Raymond Sommer was born on the 31st August 1906, the son of a wealthy carpet manufacturer and aviation pioneer. Raymond was a successful boxer and went to college in Manchester, England before returning to work for the family business in France.
He decided that he wanted to be a racing driver, persuaded his father to buy him a Chrysler Imperial and, in March 1931, he took part in his first road race, between Paris and Nice. The following year he bought an 8C and, when his team mate Luigi Chinetti became ill, Sommer drove 20 of the 24 hours at to win. Three weeks later he finished third to and Rene Dreyfus in the Nice Grand Prix and a week after that, he won the Grand Prix de Marseilles at Miramas.
In 1933 he joined the Montlhéry team while continuing to race his in sports car events and, sharing with Nuvolari, he won the 24 Hours for a second time. In 1935 he bought an P3 and won races at Comminges and but by 1936 the car was no longer competitive. That year he shared victory in the Grand Prix de l'ACF at Montlhéry with Jean-Pierre Wimille in a . Raymond also won the Spa 24 Hours and finished fourth in the Vanderbilt Cup.
In 1937 Raymond raced for Ferrari and competed in France with a Talbot sports car, winning the Marseilles Three Hours at Miramas and the Grand Prix de Tunisie and becoming French Champion. There was little success in 1938 although he led at before his car failed. He was French Champion again in 1939, racing as variety of cars.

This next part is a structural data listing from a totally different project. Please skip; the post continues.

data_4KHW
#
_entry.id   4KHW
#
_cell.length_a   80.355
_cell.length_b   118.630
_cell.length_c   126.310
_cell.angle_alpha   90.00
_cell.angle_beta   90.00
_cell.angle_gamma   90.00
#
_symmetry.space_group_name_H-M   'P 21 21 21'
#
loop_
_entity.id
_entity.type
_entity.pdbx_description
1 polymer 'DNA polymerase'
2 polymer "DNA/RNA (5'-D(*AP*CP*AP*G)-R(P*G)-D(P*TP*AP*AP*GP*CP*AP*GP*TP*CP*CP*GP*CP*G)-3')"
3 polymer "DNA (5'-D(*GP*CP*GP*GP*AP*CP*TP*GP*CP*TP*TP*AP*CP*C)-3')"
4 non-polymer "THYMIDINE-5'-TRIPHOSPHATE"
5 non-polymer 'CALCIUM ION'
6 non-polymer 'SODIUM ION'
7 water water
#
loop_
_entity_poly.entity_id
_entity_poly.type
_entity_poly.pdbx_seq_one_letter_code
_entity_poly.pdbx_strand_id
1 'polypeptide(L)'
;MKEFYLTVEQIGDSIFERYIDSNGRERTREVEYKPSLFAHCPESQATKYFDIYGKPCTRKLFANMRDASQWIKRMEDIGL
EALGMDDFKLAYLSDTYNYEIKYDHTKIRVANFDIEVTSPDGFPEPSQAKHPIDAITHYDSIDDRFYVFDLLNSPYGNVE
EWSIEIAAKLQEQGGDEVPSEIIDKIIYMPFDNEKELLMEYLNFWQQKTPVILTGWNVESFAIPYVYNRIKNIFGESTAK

During the war Sommer was a member of the French Resistance, but at the end of hostilities he brought out the 308 he had campaigned before the war and found immediate success, beating the 158 Alfettas at St Cloud, before joining , unsuccessfully, for 1947.
After suffering from an illness and involvement with the ill-fated CTA Arsenal project, Sommer joined Ferrari in 1948 but left midway through the following season to run his own Montlhéry , winning at and leading the . Raymond had signed by BRM for the marque's infamous debut at the .
On the 11th June, he won the 500 race at Angoulême in a Cooper Mk IV and followed this with a second to Moss at Daily Express Meeting, Silverstone on 26th August. Only a fortnight later, in September, Raymond Sommer became the first fatality in a Cooper when the steering failed on the 1,100cc Mk IV he had borrowed from John Cooper for the Haute Garonne Grand Prix at Cadours.